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At 24 years old and fresh out of college, Jon Kahn was a parti-time ski and paddling bum. But by 1994, he knew he needed to get to work. “It was time to find a real job,” he says now.
The answer Kahn came up with? Turn his passion into his career. “It seemed like there was an opportunity for a paddling store and school in Denver,” Kahn said. “They were just rebuilding the Confluence Park whitewater chutes so it seemed like a great place to put a shop.”
Looking back, Kahn recognizes the role that his lack of experience played in getting his store off the ground. “Ignorance is bliss,” he said. “It’s hard to see myself starting a business like this at my current age.” It just wouldn’t seem realistic, now.
In 1995, with no retail background, he and a friend borrowed money from their parents, convinced vendors to stock their 1,500-square-foot floor with boats and other kayaking hard goods, and opened the doors. For the first 18 months of what is now Confluence Ski and Kayak, Kahn and his partner lived in the basement of the store to save on rent. It worked.
“I would never have predicted that at my age (46), I’d still be doing it,” Kahn said of running his shop. “We kind of just said ‘let’s do this for a couple years and see how it goes.’” But Kahn was quickly sucked in, and 22 years later, in their fourth storefront and having expanded to sell paddleboards, skis, bikes, and recently more soft goods, Confluence is a staple of Denver paddlesports and specialty retail at-large.
“The ski community brings us beer for quick turnarounds or whatever. The kayak community just drinks our beer. So we figured we’d balance things out a little bit.”
After three years in business, Kahn bought out his partner and, shortly after, moved to a new, larger location, committing fully to the business. Just this month, Confluence has moved to its fourth location—a spot that Kahn calls the best yet.
Though slightly smaller than its last storefront (and lacking in the indoor pool they enjoyed in the previous location), Confluence now lives in what Kahn calls a high-traffic corridor. “Most of the people that drive to REI now have to drive by our shop, so we feel like we’ve gotten in front of that traffic a little bit,” he said.
What’s more, the new shop was previously a bar and restaurant, and Kahn has elected to keep the bar alive (a growing trend in outdoor shops). “The shop has been a social center for the community for a long time and we drink a lot of beer down here, so we thought ‘why not sell it, instead of give it away,’” Kahn said.
Even though Confluence is still working on its liquor license, Kahn said a handful of groups have talked to him about holding community nights and meetings in the shop. “It is such a natural community gathering place so we wanted to take advantage of that,” he said.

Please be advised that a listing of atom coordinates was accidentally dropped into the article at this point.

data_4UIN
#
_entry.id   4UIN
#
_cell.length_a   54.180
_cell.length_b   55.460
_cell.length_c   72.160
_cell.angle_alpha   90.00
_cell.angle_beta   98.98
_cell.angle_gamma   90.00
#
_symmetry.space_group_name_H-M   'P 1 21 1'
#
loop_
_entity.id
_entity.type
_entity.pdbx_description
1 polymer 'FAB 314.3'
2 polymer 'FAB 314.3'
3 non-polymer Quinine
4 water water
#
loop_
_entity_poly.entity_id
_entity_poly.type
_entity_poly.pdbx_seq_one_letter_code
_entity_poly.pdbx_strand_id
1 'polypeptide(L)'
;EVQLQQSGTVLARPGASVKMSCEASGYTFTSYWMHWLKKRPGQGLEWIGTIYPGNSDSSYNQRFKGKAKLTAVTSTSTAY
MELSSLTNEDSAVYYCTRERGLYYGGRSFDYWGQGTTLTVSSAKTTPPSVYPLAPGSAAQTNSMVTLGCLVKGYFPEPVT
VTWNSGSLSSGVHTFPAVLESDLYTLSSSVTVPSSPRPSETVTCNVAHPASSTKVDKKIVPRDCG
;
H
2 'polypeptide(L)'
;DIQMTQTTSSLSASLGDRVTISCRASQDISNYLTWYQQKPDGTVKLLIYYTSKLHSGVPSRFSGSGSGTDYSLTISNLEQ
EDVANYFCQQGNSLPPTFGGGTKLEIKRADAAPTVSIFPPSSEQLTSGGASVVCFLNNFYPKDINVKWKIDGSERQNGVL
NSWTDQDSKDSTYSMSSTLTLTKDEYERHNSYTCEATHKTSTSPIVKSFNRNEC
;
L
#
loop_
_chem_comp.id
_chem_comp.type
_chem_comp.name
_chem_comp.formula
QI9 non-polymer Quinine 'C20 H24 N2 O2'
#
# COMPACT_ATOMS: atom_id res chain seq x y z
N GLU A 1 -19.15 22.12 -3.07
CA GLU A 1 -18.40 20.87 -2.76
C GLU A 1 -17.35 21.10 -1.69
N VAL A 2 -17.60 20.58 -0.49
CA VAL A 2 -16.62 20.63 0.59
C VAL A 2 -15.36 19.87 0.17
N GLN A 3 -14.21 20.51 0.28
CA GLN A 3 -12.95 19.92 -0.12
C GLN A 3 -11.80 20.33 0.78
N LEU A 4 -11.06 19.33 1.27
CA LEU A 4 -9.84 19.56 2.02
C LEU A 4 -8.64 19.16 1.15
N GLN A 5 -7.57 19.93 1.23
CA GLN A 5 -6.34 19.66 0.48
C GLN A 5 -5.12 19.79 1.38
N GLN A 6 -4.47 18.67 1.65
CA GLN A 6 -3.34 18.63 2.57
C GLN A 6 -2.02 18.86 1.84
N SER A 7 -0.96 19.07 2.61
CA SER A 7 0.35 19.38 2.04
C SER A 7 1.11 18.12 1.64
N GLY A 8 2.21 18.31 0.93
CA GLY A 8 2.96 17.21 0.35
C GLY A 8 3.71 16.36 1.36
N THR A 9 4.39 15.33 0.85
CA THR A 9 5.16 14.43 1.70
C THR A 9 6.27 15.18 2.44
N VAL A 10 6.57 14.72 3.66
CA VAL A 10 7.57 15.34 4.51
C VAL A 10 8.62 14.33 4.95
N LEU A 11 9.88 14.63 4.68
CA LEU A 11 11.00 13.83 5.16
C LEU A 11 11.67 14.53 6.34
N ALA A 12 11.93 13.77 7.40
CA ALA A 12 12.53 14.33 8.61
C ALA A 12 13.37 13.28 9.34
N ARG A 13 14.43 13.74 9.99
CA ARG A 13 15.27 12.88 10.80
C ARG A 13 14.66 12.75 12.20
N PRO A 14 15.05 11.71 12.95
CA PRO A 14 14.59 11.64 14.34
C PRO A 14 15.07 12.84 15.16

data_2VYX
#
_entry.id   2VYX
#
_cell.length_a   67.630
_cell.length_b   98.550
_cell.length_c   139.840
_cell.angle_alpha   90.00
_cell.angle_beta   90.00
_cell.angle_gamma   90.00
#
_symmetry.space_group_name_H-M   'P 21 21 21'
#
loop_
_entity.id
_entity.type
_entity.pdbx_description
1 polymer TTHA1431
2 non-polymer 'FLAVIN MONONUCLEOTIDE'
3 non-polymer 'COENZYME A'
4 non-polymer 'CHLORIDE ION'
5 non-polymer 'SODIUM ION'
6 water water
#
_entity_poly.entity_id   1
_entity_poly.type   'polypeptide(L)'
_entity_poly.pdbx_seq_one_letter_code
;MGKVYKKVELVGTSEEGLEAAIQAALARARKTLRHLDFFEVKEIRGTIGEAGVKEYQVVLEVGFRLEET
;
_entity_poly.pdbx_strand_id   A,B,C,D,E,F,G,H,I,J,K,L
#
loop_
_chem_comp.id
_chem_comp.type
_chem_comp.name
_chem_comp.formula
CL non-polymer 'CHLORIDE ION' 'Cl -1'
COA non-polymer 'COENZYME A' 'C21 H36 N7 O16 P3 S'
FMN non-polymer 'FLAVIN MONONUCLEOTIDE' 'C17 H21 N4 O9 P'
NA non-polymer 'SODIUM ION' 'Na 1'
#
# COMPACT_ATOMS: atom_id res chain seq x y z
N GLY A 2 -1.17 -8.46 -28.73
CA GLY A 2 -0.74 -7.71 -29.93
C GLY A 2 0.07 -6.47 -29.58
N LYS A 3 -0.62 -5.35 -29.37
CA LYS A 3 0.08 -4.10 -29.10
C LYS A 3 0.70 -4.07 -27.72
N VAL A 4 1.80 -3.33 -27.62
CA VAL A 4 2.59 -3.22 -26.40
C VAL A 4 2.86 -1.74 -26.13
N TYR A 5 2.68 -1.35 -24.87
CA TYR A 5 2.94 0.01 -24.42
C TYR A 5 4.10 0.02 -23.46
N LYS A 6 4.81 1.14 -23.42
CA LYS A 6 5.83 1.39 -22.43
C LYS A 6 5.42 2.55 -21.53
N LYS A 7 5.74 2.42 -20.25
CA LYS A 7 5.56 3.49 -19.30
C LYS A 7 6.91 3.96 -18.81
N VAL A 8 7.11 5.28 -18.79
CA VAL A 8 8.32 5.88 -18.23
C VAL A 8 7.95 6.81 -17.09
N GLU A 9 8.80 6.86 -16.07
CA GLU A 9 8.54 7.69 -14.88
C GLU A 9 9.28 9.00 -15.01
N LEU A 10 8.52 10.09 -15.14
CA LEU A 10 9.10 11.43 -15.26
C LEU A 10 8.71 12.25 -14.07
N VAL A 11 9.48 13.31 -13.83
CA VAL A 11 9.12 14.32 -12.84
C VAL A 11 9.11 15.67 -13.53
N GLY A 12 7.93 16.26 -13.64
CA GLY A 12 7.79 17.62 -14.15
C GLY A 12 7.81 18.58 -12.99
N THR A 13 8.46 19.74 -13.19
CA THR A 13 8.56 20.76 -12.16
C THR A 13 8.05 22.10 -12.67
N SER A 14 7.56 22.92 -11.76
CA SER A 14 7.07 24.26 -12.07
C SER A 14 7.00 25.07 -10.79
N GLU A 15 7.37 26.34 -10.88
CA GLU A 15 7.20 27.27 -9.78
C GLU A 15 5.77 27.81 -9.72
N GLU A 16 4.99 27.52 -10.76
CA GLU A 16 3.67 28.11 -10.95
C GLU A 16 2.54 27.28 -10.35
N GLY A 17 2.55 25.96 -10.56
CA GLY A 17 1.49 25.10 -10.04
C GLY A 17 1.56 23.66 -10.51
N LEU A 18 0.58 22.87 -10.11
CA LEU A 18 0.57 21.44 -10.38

Kahn also plans to project kayak and ski films onto the shop’s back wall, so they’re viewable from the shop’s patio and the street.
“The goal is to make people feel like they made the right choice, especially when the product is as expensive as a boat.”
It can be hard for a smaller retailer to compete with the extended return policies of giants like REI. At Confluence, the focus is, instead, on making sure customers get what they want in the first place. That way, the return policy never becomes a factor at all.
According to Kahn, especially with it comes to kayaks, demoing and dialing in the fit is crucial, which is why Confluence carries a rental fleet of upwards of 30 different kayak models. While he admits that it’s expensive to stock so many boats, there’s a market for higher-quality demos. “I think a lot of rental shops use more bottom of the barrel stuff. We like to promote the quality of our rental equipment,” Kahn said.
Customers in the market to buy a boat can test-drive almost anything, then when it comes time to pull the trigger, they can credit up to $100 of what they spent on rentals toward the purchase. “You can try a boat for basically two days and have 100 percent of that come back when you make the purchase,” Kahn said.
Confluence runs a similar program for skis.
And according to Kahn, the workaround has paid off. Confluence only rarely sees a boat returned. “I feel like when people walk away from us after making that purchase, they’re confident in it,” he said.
“Not everybody’s going to be a retailer for life.”
After an event the shop hosted on the water last month, Confluence employees got to work cleaning up, but after all was said and done, they hit the water themselves for some staff bonding. And during the winter, the shop organizes an annual staff cat ski trip for employees in Jones Pass.
According to Kahn, there’s value in these events in terms of personal morale and education, but the biggest benefit is building camaraderie of his 15- to 20-person staff.
This team spirit extends to Confluence alumni, as well. “I’ve prided myself with maintaining great relationships with former employees,” Kahn said, who stays in touch with them after they move on. “Not everybody’s going to be a retailer for life.” The result? Employees of old show up regularly to help man Confluence’s events or even scrape skis during the winter.
Employees-turned-volunteers don’t get all that much for their extra work. Occasionally Kahn can pass along deals or discounts, “But most of the time it’s just unpaid charitable work by these people to help us do what we’re doing. I think it speaks to the community that we’ve built here and how much people identify with the shop as being a place they want to support.”
Whether you’re a customer, employee or former employee, at Confluence, you’re never quite off the team.